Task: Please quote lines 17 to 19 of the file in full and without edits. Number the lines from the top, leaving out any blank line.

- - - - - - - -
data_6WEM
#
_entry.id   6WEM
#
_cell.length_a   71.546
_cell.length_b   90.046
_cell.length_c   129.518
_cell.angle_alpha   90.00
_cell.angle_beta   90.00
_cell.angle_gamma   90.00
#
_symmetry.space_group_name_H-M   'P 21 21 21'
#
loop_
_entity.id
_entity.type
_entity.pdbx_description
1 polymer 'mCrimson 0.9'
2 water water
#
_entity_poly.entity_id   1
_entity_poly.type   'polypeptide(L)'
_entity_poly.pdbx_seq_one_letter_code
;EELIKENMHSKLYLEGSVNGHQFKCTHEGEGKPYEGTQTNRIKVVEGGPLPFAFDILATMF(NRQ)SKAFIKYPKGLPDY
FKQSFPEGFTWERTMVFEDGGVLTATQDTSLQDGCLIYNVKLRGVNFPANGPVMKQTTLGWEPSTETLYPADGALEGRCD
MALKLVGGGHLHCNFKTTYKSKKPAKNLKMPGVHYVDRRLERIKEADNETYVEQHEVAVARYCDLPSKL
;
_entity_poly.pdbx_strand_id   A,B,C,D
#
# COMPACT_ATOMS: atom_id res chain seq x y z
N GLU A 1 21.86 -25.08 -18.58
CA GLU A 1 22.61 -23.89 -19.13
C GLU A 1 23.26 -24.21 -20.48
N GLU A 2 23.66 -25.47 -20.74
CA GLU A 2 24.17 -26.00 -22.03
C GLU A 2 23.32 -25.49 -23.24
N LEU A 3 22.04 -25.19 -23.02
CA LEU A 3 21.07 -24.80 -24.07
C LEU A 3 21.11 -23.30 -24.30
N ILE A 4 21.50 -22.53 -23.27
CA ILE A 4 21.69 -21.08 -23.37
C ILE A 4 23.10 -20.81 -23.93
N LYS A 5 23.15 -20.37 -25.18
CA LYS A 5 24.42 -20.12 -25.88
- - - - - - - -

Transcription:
_entity.pdbx_description
1 polymer 'mCrimson 0.9'
2 water water